CREDIT: This story was first seen in OnMedica
Frequent criticism of the NHS on social media could be putting young people off the idea of training to become a GP or any type of doctor, the Welsh health secretary has warned.
OnMedica reports that Welsh health and social services secretary Vaughan Gething spoke of his concerns over the image of working in the NHS made in “reactionary criticism” on social media platforms, during a speech he delivered yesterday at the Welsh NHS Confederation annual conference held in Cardiff.
Mr Gething said: “Over the last few weeks we have seen a good deal of balanced reporting. We have also seen a range of media coverage, particularly reactionary social media output, from a variety of sources that is helping to create shaping a febrile atmosphere around the NHS.
“There is a real danger of a self-fulfilling prophecy, where reactionary criticism undermines the foundations of our positively public NHS.
“The skewed picture of the NHS that is being painted for the public is not a picture that encourages our children to become the next generation of health and care professionals in the same number as even the recent past.”
Mr Gething also outlined how a new £100m fund will transform the way health and social services are delivered in Wales.
The £100m fund, announced as part of the budget, will help to deliver the recommendations of The Parliamentary Review of Health and Social Care in Wales, published last month.
The review made a number of recommendations on how to meet challenges facing health and social care services in the future such as new models of care with services organised around the individual and their family, as close to home as possible.
Mr Gething told the conference audience: “This additional funding takes our investment in the NHS beyond what the Nuffield Trust and Health Foundation said was needed to maintain core health services.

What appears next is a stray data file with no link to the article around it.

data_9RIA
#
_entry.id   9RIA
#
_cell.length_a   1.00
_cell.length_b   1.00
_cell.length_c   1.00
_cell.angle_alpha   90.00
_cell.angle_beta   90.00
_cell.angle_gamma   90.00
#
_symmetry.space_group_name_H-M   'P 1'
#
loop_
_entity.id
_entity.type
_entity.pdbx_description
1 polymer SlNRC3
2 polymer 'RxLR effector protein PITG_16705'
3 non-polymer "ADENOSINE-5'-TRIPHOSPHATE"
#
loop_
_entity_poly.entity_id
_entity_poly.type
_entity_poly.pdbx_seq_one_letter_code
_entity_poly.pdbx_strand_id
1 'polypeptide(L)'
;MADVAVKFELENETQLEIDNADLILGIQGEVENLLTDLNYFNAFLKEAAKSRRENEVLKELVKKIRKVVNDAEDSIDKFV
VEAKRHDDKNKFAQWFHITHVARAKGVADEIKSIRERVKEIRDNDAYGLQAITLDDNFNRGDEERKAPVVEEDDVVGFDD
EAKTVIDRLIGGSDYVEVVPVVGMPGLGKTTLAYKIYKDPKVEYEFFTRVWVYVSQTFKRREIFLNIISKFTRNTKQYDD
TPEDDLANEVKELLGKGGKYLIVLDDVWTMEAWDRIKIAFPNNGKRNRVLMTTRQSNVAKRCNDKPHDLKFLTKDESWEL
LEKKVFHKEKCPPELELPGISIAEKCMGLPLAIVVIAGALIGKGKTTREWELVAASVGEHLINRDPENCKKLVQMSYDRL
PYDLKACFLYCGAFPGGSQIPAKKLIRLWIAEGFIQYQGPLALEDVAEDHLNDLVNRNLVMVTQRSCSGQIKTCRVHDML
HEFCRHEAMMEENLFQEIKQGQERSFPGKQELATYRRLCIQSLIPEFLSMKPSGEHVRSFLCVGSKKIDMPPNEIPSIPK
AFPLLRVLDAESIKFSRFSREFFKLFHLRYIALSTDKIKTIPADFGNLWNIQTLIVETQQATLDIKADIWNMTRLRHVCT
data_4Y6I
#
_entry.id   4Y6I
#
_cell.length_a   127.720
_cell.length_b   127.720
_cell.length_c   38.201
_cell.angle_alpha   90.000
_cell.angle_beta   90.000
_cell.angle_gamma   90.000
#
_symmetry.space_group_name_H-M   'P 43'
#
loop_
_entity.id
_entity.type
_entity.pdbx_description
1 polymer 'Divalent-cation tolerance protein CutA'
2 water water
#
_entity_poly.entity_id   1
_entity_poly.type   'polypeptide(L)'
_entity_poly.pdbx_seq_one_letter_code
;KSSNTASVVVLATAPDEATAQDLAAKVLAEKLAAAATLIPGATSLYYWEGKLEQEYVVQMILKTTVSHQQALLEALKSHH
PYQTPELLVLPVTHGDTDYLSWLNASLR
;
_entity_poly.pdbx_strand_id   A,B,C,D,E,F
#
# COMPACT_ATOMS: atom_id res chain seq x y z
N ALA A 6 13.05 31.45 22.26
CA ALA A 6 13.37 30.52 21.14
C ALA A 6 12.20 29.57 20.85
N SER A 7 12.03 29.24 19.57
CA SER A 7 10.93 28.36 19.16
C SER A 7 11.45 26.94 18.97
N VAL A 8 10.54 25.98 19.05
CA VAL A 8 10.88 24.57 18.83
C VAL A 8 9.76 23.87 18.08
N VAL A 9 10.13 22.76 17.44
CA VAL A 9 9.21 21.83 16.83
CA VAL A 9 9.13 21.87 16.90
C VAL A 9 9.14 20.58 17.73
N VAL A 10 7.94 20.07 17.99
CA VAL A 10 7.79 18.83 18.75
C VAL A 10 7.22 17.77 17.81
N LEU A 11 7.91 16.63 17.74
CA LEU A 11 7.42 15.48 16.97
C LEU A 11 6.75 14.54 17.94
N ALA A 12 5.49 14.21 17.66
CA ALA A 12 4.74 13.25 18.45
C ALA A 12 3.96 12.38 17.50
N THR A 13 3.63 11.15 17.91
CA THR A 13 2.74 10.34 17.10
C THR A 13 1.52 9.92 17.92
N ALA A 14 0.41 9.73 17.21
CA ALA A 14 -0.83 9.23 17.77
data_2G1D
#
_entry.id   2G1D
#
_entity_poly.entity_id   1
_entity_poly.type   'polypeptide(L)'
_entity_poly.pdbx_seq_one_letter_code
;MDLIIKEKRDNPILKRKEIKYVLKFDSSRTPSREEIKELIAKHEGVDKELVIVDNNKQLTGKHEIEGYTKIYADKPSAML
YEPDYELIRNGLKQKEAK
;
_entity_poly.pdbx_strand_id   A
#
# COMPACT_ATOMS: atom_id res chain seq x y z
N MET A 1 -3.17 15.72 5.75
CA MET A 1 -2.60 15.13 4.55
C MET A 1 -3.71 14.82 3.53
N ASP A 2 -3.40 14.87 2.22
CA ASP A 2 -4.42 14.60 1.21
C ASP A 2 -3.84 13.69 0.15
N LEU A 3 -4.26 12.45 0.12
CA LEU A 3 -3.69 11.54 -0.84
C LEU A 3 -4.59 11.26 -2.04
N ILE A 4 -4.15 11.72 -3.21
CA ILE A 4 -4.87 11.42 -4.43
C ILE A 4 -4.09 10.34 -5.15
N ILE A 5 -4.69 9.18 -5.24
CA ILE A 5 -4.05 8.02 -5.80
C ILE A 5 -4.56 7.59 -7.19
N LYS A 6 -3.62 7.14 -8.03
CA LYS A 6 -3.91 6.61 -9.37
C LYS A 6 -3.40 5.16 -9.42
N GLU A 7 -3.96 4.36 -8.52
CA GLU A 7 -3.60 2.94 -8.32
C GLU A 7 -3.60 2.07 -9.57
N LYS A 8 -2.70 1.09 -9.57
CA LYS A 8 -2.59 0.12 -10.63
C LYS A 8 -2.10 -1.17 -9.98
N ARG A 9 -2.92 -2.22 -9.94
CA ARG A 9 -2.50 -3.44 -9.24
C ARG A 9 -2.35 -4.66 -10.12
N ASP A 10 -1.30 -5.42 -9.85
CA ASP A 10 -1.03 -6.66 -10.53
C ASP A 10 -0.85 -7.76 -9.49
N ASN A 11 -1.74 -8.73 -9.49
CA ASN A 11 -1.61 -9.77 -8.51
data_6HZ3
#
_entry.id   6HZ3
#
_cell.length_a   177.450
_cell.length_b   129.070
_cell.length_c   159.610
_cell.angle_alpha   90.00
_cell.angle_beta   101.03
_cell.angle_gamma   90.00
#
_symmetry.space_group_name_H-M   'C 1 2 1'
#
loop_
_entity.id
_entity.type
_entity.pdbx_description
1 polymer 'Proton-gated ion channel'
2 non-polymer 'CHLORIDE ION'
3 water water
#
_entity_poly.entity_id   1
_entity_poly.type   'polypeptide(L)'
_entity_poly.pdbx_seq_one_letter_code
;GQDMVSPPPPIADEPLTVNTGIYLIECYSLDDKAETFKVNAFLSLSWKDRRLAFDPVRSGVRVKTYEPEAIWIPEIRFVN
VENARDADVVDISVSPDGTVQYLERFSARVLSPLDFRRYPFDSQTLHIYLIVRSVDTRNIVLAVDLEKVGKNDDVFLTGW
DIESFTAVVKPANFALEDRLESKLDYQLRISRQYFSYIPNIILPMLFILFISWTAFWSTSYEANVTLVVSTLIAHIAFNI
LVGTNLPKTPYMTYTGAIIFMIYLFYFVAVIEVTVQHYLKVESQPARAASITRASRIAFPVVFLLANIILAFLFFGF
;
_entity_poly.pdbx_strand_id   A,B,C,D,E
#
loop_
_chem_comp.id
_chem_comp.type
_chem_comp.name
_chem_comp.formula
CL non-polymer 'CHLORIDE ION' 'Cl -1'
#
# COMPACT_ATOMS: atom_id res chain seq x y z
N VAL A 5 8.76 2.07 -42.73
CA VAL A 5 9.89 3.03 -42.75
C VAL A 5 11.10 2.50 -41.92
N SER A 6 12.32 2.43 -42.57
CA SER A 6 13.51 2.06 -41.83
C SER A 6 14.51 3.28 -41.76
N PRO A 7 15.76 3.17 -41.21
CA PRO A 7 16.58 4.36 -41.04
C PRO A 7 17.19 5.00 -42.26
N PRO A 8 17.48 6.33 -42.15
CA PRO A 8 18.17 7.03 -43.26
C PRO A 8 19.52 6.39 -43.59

“It will not be used to offset pressures in the system that should be managed through increases in efficiency from the additional funding already allocated.
“The focus will be on using the funding for a small number of programmes that can have the greatest impact in developing and delivering new models of transformed services.
“It will be used to improve population health, drive forward integration of health and care services, focus on building primary care services, provide care closer to home, and provide some support to transforming hospital-based care.”
Reacting to Mr Gething’s concerns over social media messages, Dr David Bailey, chair of BMA’s Welsh Council, said: “Advancements in technology mean that people can air their views at the touch of a button to a global audience.
“The public do have very real concerns about the NHS – not just in Wales, but across the UK – and it’s important that concerns raised, via all channels, are listened to and acted upon.
“That said, we acknowledge the cabinet secretary’s concerns. We have a unique health service and whilst there’s no hiding that it’s currently facing enormous pressures in both primary and secondary care, we continue to hear from doctors who, despite these pressures, report that they love their job, and it is this message we want to deliver to the future generation of Welsh doctors.”